Modulation of the carotid body sensory discharge by NO: An up-dated hypothesis

Department of Physiology, University of Saskatchewan, 107 Wiggins Road, Saskatoon, Saskatchewan S7N 5E5, Canada.
Respiratory Physiology & Neurobiology (Impact Factor: 1.97). 04/2012; 184(2). DOI: 10.1016/j.resp.2012.04.005
Source: PubMed


The carotid body (CB) is a peripheral chemoreceptor organ that initiates compensatory reflex responses so as to maintain gas homeostasis. Stimuli such as low oxygen (hypoxia) and high CO(2)/H(+) (acid hypercapnia) cause an increase in 'afferent' sensory discharge that is relayed via the carotid sinus nerve (CSN) to the brainstem, resulting in corrective changes in ventilation. A parallel autonomic pathway has been recognized for >40 years as the source of 'efferent' inhibition of the CB sensory discharge and, more recently, nitric oxide (NO) has been identified as the key mediator. This review will examine our current understanding of the role of nNOS-positive autonomic neurons, embedded in 'paraganglia' within the glossopharyngeal (GPN) and CSN nerves, in mediating efferent CB chemoreceptor inhibition. We highlight recent data linking the actions of hypoxia, ACh and ATP to NO synthesis/release from GPN neurons. Finally, we consider the novel hypothesis that pannexin-1 channels present in GPN neurons may play a role in NO signaling during hypoxia.

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    • "This last conclusion was obtained using a modification of the co-culture preparation developed in their laboratory. In this occasion they co-cultured clusters of chemoreceptor cells with autonomic neurons obtained from the glossopharyngeal-CSN and observed that application of ATP or hypoxia to the neurons caused a robust chemoreceptor cell hyperpolarization that was prevented by pre-incubation with NO scavengers and NOS inhibitors; additionally they showed that NO donors, but not ATP itself, was able to hyperpolarize chemoreceptor cells in clusters cultured without the autonomic neurons (see Campanucci et al., 2012). "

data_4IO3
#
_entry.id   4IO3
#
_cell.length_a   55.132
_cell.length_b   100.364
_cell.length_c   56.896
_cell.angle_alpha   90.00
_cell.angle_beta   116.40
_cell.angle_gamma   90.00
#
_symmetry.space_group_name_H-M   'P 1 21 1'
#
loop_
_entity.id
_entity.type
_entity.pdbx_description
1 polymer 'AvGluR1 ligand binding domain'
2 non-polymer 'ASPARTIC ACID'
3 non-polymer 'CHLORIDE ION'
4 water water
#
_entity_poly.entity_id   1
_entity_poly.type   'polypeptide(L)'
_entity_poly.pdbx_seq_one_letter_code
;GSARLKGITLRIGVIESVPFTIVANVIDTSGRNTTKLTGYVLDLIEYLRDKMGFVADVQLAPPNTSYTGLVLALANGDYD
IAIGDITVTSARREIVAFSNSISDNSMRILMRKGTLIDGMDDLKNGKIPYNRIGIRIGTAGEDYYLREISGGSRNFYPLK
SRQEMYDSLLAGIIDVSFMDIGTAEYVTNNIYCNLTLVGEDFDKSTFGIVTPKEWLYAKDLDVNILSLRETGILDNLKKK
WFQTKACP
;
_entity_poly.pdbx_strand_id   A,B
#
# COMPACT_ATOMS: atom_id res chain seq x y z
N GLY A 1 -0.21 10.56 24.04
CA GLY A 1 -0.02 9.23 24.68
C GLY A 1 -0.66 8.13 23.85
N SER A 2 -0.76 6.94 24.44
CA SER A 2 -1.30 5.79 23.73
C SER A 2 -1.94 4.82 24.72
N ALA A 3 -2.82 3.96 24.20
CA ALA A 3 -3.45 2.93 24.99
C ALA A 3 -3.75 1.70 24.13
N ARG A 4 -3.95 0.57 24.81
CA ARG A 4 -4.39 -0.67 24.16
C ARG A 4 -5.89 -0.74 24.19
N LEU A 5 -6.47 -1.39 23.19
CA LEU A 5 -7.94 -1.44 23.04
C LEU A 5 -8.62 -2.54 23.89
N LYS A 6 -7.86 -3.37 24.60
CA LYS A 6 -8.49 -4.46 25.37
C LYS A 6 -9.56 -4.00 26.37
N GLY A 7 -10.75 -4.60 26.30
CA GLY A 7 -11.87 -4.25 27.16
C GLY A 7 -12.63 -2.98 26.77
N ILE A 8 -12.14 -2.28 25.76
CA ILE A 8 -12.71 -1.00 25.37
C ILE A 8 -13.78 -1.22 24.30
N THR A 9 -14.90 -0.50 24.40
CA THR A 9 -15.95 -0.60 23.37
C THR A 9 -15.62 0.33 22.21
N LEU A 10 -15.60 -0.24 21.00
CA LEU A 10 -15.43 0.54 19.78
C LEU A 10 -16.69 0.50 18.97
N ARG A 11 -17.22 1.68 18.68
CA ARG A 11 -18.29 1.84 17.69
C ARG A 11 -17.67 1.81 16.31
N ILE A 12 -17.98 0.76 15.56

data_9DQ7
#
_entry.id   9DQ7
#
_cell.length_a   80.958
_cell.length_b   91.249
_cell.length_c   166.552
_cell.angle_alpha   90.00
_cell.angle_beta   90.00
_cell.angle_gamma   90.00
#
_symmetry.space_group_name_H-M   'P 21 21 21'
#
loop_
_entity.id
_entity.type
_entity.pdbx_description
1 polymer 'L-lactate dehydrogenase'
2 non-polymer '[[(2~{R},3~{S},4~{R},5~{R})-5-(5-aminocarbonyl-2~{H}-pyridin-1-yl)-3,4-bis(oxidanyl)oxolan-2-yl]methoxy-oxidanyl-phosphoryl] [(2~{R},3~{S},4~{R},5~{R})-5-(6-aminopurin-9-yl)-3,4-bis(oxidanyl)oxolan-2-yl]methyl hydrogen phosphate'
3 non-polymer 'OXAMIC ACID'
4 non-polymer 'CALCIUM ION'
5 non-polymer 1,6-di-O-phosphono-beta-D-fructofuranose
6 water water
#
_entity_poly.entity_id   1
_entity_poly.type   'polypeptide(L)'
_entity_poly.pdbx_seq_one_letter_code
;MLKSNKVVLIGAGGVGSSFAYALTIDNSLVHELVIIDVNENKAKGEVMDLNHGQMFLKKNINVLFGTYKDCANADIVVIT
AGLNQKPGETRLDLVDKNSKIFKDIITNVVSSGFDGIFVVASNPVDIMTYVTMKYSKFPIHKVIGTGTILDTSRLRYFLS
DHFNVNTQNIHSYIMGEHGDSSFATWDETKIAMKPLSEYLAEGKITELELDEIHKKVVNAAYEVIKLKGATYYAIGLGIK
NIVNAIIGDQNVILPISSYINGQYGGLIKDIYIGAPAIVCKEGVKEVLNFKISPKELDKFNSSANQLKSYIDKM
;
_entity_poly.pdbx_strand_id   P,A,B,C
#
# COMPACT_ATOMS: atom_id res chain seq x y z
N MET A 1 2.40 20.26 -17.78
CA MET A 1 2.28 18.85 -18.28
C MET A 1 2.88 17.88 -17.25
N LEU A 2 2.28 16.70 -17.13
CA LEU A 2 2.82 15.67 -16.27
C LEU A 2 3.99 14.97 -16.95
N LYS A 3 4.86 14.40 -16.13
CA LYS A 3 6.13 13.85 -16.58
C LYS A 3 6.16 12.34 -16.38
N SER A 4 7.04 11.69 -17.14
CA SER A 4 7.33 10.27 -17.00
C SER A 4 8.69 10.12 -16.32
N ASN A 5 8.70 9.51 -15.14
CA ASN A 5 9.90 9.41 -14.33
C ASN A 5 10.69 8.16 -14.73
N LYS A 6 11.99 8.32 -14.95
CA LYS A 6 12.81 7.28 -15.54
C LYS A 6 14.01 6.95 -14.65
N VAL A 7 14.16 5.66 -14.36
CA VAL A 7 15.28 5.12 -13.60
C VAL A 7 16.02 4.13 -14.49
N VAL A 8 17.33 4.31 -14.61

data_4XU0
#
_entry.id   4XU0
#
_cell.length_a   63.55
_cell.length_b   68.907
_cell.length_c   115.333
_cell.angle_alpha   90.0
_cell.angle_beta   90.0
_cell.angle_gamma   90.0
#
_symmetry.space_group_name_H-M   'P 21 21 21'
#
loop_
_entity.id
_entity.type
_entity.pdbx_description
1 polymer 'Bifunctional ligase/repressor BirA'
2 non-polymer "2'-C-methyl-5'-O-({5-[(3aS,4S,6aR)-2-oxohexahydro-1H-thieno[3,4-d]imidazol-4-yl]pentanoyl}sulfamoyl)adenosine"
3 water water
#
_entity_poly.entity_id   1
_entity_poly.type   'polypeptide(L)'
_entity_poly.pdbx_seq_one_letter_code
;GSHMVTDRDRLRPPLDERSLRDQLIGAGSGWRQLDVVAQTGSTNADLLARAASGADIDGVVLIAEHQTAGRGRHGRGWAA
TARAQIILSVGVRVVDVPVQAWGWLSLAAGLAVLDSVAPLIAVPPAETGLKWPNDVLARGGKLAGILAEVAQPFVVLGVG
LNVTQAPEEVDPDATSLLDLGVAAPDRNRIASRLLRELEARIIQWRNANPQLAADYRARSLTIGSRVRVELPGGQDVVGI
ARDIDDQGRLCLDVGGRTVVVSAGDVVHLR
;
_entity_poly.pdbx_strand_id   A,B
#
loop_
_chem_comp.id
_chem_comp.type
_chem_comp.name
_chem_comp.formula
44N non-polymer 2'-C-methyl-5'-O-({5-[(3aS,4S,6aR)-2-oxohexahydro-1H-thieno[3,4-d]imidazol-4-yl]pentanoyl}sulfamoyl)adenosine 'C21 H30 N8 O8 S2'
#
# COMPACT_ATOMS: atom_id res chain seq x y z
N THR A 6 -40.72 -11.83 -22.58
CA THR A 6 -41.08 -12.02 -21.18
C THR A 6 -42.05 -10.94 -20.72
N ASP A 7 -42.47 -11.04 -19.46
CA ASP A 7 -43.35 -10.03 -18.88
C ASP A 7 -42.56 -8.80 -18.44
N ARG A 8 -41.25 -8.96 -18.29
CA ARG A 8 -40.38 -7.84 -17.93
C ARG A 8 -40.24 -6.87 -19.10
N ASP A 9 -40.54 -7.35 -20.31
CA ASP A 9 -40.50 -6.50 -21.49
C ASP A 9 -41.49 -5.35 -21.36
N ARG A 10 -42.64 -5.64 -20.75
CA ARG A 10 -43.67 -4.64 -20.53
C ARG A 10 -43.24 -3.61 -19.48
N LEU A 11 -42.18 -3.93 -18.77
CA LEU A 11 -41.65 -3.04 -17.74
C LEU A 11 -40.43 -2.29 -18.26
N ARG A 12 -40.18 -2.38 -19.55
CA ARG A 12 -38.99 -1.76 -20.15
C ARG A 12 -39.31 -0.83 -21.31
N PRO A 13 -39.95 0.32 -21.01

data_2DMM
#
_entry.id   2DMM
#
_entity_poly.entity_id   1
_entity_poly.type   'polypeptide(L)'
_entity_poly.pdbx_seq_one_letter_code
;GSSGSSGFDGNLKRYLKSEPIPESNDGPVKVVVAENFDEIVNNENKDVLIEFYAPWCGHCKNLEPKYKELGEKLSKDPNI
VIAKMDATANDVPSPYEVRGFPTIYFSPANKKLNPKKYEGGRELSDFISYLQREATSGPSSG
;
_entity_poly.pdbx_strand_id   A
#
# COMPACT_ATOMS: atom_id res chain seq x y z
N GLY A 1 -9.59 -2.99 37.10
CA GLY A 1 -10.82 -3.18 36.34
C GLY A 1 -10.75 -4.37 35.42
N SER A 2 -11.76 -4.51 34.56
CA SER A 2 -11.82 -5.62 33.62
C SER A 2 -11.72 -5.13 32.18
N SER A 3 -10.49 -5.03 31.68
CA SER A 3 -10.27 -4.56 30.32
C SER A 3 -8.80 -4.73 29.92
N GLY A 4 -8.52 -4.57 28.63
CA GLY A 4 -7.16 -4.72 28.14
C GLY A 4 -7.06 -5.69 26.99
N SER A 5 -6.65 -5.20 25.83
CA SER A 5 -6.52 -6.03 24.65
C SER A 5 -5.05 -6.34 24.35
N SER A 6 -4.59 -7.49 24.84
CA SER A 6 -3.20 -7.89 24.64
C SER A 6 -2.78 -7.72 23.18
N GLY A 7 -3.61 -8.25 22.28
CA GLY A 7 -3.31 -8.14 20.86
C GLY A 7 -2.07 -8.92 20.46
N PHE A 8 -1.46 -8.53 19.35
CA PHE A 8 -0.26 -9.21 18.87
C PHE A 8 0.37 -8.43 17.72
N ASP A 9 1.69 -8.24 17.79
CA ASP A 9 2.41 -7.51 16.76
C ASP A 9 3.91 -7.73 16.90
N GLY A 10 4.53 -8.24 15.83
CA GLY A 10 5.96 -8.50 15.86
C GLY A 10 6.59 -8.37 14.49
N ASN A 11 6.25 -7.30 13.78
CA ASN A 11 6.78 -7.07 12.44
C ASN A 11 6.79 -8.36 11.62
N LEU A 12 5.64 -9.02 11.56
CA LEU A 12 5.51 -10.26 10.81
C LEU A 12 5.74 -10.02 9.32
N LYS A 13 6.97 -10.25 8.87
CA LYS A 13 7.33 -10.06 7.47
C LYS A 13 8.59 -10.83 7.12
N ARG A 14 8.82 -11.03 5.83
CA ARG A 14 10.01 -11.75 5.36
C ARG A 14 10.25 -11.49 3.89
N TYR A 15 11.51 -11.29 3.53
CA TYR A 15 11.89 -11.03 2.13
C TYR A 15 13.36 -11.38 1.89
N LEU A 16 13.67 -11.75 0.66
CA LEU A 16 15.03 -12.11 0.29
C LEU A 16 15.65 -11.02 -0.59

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    ABSTRACT: When de Castro entered the carotid body (CB) field, the organ was considered to be a small autonomic ganglion, a gland, a glomus or glomerulus, or a paraganglion. In his 1928 paper, de Castro concluded: "In sum, the Glomus caroticum is innervated by centripetal fibers, whose trophic centers are located in the sensory ganglia of the glossopharyngeal, and not by centrifugal [efferent] or secretomotor fibers as is the case for glands; these are precisely the facts which lead to suppose that the Glomus caroticum is a sensory organ." A few pages down, de Castro wrote: "The Glomus represents an organ with multiple receptors furnished with specialized receptor cells like those of other sensory organs [taste buds?]…As a plausible hypothesis we propose that the Glomus caroticum represents a sensory organ, at present the only one in its kind, dedicated to capture certain qualitative variations in the composition of blood, a function that, possibly by a reflex mechanism would have an effect on the functional activity of other organs… Therefore, the sensory fiber would not be directly stimulated by blood, but via the intermediation of the epithelial cells of the organ, which, as their structure suggests, possess a secretory function which would participate in the stimulation of the centripetal fibers." In our article we will recreate the experiments that allowed Fernando de Castro to reach this first conclusion. Also, we will scrutinize the natural endowments and the scientific knowledge that drove de Castro to make the triple hypotheses: the CB as chemoreceptor (variations in blood composition), as a secondary sensory receptor which functioning involves a chemical synapse, and as a center, origin of systemic reflexes. After a brief account of the systemic reflex effects resulting from the CB stimulation, we will complete our article with a general view of the cellular-molecular mechanisms currently thought to be involved in the functioning of this arterial chemoreceptor.